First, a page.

That doesn't explain why it would lack dry fording ability or didn't have an easily accessible loading area.
Well most gunwagons nowadays are not amphibious or indeed sealed and can ford usually around the 500mm-750mm mark which is enough for most streams and low water courses.
If you're fording a river/water obstacle deeper then that then you might use something else or daisy chain vehicles like we do now.
We also sling kit on the outside of vehicles and the Argo buggy is fairly small to have much in th way of load carry capacity. The Argo looks to me more like a SEAL DPV etc.
Light, fast only used for a few Days recce/strike missions at most and you'd just sling kit onto it.
It's a very specialist type of vehicle.
My thinking is in ST it was designed for use on planest where shuttles/transporters are unreliable due to weather, geography, enemy actions (jammers ect).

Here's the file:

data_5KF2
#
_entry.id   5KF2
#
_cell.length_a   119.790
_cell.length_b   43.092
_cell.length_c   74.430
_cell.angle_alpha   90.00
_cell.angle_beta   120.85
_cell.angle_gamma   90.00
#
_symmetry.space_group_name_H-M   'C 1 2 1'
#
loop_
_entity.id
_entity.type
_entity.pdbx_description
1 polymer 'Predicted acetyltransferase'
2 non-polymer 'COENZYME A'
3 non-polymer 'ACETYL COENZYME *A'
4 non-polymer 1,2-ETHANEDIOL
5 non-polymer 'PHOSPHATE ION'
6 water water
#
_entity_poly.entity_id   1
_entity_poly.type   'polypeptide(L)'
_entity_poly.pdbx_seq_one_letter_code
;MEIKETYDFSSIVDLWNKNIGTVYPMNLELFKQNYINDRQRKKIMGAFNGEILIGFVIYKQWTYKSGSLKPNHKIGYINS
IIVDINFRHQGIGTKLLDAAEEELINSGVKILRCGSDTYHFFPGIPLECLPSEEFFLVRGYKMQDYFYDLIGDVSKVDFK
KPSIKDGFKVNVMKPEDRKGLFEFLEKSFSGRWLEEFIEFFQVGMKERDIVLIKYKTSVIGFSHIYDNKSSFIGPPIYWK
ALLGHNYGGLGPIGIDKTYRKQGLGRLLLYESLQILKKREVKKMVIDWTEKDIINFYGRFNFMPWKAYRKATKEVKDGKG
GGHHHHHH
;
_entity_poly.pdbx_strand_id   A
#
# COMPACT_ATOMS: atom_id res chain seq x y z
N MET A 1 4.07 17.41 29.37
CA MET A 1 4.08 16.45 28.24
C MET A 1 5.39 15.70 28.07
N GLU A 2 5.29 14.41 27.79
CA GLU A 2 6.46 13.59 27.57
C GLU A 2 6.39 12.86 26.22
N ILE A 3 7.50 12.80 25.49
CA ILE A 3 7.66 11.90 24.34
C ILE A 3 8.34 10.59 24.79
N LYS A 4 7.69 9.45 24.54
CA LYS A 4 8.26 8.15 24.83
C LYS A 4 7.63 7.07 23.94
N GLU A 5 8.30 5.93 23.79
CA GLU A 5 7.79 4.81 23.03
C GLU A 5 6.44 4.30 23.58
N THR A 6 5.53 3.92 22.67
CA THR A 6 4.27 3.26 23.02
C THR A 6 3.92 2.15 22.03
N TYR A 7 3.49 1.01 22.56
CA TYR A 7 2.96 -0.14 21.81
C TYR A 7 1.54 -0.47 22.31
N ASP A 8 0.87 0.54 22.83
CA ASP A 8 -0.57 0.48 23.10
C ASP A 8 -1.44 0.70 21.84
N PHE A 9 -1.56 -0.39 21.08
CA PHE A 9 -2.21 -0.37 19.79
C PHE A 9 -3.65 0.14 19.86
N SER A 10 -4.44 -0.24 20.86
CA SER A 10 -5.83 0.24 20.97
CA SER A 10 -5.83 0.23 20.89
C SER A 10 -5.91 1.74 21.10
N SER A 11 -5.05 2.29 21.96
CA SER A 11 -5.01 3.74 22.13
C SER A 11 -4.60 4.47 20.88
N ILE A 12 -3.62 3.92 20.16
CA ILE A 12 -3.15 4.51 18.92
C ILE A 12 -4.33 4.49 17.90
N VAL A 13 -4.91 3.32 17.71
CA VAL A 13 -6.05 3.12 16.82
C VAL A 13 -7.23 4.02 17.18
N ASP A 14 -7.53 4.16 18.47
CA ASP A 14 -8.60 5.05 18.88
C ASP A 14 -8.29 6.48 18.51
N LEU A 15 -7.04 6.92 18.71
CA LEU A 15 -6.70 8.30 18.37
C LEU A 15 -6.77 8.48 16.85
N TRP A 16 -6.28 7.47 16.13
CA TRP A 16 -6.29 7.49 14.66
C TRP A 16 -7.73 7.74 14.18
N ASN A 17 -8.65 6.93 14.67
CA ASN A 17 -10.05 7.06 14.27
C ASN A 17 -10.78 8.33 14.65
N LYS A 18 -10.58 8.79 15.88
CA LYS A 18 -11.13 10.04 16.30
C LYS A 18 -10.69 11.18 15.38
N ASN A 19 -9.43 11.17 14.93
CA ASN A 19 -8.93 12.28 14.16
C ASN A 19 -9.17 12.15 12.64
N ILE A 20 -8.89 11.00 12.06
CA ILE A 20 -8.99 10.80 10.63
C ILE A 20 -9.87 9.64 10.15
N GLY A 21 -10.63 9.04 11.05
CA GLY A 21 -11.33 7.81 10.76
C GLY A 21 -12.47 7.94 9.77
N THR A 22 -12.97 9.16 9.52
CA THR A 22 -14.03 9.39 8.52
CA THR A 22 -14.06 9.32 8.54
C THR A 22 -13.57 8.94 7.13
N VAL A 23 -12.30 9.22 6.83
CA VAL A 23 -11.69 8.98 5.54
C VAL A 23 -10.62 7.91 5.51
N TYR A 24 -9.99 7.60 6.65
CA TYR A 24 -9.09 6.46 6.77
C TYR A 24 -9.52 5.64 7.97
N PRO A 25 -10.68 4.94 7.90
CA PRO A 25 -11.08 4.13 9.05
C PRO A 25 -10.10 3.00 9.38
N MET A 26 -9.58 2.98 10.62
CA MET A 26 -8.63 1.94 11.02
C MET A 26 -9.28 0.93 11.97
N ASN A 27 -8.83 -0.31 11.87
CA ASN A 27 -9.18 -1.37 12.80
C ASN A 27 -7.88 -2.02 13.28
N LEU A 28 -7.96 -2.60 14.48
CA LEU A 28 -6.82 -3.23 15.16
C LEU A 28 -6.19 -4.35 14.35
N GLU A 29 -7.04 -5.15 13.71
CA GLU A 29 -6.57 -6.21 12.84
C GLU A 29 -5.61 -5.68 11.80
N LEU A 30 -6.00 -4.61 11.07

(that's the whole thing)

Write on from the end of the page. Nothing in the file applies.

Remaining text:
Instead of having to be dropped off and walk you get a light strike buggy.
If it get's wasted, no big deal. You can pretty much replicate them as needed.
On the other hand, TAS style forcefields would be "barebones" technology by Trek standards, probably much more reliable than crankshafts or spring suspension. So the weatherproofing, dustproofing and fording issues might be solved by assuming such a field. Only the awkwardness of Worf's position might need critique, then.
We never really saw much in the way of defensive shielding in ground combat anyway....plot devices I guess.
I could also see Starfleet having nothing to do with the Argo, of course. It might be Picard's very own hobby project, about as practicable for mobility as the horses or sailing ships that Picard loves to operate on the holodeck. For all we know, it is an exact replica of a 200-year-old design that pleases Picard's eye and offers a sufficient challenge to his driving skills, buttocks durability and so forth. The one really odd thing about that would then be Worf's cannon.